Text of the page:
It’s good to keep these things in mind when confronted by claims of prenatal and birth memories and their lifetime influences.

Tuesday, December 8, 2015

Worrying About Autism? Some Information

Two posts on this blog draw the most reads and comments week after week: these are and Both of these posts have to do with infants’ eye contact with their caregivers, and by extension with symptoms of autism—readers who write comments and queries are almost always worried about autism, not about the visual impairment that might also underlie problems with eye contact. Recently, there have also been concerns about odd movements like hand-flapping that may be associated with autism, and some readers have been worried about whether some hand movements might indicate Rett syndrome.

For worried parents, one of the real problems is that they don’t actually know what “autistic movements” look like. Another is that infants are individuals who often don’t conform to averages of development that parents read in “the books” of norms for developmental milestones; they reach some milestones earlier than the average, then turn around and act a bit delayed on others. In addition, neither autistic or typically-developing children are “all autistic” or “all typical”, and their behaviors overlap quite a bit, especially during the toddler and early preschool periods. A fourth, and very real, problem is that it’s still not understood how autism can be predicted accurately for children who are still under a year old--  but this is exactly the age period when parents are most likely to start agonizing and watching for those “red flags”.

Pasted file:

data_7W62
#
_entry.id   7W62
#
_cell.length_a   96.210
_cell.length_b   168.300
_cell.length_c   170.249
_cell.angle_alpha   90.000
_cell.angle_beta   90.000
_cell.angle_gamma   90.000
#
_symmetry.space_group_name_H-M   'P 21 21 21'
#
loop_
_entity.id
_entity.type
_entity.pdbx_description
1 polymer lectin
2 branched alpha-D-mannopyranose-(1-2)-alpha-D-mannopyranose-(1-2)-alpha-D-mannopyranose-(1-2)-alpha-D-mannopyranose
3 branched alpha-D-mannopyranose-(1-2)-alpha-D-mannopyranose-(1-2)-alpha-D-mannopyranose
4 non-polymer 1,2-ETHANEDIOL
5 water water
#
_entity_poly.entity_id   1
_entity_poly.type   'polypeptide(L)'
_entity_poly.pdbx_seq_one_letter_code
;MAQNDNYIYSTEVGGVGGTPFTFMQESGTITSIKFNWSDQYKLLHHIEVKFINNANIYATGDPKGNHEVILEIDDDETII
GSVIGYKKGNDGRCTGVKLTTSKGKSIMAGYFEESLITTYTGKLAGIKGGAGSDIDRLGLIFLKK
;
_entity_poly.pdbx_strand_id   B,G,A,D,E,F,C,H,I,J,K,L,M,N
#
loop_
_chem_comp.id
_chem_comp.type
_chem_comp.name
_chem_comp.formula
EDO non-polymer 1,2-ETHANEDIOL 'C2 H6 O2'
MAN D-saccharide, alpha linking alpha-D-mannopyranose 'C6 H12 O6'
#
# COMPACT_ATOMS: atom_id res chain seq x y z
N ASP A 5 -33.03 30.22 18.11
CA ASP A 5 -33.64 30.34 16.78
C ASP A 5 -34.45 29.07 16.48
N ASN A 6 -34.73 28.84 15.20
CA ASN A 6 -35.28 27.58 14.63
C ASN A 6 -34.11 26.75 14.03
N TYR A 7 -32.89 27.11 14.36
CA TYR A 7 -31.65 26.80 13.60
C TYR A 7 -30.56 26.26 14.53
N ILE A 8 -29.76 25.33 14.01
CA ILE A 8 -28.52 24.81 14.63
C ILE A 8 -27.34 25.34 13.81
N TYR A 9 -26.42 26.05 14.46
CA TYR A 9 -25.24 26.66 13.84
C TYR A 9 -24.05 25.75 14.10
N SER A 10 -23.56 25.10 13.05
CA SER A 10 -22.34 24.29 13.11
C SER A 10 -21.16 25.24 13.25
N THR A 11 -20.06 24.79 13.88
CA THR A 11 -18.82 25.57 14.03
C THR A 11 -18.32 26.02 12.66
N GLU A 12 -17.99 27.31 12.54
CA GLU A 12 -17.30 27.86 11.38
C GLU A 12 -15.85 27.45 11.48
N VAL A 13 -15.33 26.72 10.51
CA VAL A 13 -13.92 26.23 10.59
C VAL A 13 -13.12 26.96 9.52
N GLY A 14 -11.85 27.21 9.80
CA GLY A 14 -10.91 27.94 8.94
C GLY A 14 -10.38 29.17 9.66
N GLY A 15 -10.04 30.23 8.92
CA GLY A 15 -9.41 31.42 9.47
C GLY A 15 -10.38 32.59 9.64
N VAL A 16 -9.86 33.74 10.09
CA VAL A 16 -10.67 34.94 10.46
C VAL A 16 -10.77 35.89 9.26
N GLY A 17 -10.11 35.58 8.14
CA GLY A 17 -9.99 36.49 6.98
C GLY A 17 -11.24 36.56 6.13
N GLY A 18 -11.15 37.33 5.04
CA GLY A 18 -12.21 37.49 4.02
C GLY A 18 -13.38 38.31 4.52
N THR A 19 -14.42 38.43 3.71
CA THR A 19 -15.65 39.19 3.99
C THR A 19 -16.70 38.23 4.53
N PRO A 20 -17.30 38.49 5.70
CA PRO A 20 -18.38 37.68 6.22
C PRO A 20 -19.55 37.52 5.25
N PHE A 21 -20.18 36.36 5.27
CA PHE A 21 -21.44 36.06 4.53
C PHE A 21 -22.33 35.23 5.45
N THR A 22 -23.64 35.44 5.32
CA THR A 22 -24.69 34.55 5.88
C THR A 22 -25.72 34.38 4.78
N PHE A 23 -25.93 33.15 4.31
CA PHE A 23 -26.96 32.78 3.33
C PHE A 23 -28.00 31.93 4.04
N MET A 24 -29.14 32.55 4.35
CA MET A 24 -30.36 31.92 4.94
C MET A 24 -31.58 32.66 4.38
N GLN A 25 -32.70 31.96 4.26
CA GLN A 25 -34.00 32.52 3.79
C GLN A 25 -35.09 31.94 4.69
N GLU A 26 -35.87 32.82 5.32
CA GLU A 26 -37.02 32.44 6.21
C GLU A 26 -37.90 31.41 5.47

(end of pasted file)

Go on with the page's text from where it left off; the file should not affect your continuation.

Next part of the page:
Here is a very fine video that shows behavioral differences between typically-developing toddlers and same-age children who are later diagnosed as autistic: